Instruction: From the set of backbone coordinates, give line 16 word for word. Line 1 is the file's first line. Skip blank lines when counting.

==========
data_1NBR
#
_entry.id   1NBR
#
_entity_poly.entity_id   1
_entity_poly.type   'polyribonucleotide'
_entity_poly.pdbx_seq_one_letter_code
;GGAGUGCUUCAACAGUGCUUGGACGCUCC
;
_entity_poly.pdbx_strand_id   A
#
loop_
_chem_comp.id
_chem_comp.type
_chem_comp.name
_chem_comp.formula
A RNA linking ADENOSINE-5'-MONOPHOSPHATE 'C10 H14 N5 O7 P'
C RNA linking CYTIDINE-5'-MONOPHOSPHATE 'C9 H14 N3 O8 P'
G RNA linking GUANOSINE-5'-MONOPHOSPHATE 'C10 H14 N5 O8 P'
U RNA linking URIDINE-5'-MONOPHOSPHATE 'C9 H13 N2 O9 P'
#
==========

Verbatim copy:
_chem_comp.formula